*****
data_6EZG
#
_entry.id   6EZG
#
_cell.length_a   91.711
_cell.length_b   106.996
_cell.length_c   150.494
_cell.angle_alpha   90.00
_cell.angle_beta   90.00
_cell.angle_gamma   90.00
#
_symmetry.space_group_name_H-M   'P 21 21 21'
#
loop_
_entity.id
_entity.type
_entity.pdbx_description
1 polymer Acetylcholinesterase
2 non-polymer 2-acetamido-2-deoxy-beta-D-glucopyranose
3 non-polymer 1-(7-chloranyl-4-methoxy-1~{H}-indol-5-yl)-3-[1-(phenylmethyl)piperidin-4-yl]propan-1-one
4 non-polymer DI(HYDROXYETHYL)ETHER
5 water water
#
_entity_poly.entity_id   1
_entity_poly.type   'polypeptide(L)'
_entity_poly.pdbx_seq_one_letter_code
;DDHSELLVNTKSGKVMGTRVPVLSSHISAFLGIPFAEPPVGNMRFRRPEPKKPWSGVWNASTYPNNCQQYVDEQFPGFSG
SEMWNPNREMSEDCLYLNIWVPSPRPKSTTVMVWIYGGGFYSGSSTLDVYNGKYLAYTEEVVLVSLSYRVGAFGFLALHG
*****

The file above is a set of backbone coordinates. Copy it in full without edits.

data_6EZG
#
_entry.id   6EZG
#
_cell.length_a   91.711
_cell.length_b   106.996
_cell.length_c   150.494
_cell.angle_alpha   90.00
_cell.angle_beta   90.00
_cell.angle_gamma   90.00
#
_symmetry.space_group_name_H-M   'P 21 21 21'
#
loop_
_entity.id
_entity.type
_entity.pdbx_description
1 polymer Acetylcholinesterase
2 non-polymer 2-acetamido-2-deoxy-beta-D-glucopyranose
3 non-polymer 1-(7-chloranyl-4-methoxy-1~{H}-indol-5-yl)-3-[1-(phenylmethyl)piperidin-4-yl]propan-1-one
4 non-polymer DI(HYDROXYETHYL)ETHER
5 water water
#
_entity_poly.entity_id   1
_entity_poly.type   'polypeptide(L)'
_entity_poly.pdbx_seq_one_letter_code
;DDHSELLVNTKSGKVMGTRVPVLSSHISAFLGIPFAEPPVGNMRFRRPEPKKPWSGVWNASTYPNNCQQYVDEQFPGFSG
SEMWNPNREMSEDCLYLNIWVPSPRPKSTTVMVWIYGGGFYSGSSTLDVYNGKYLAYTEEVVLVSLSYRVGAFGFLALHG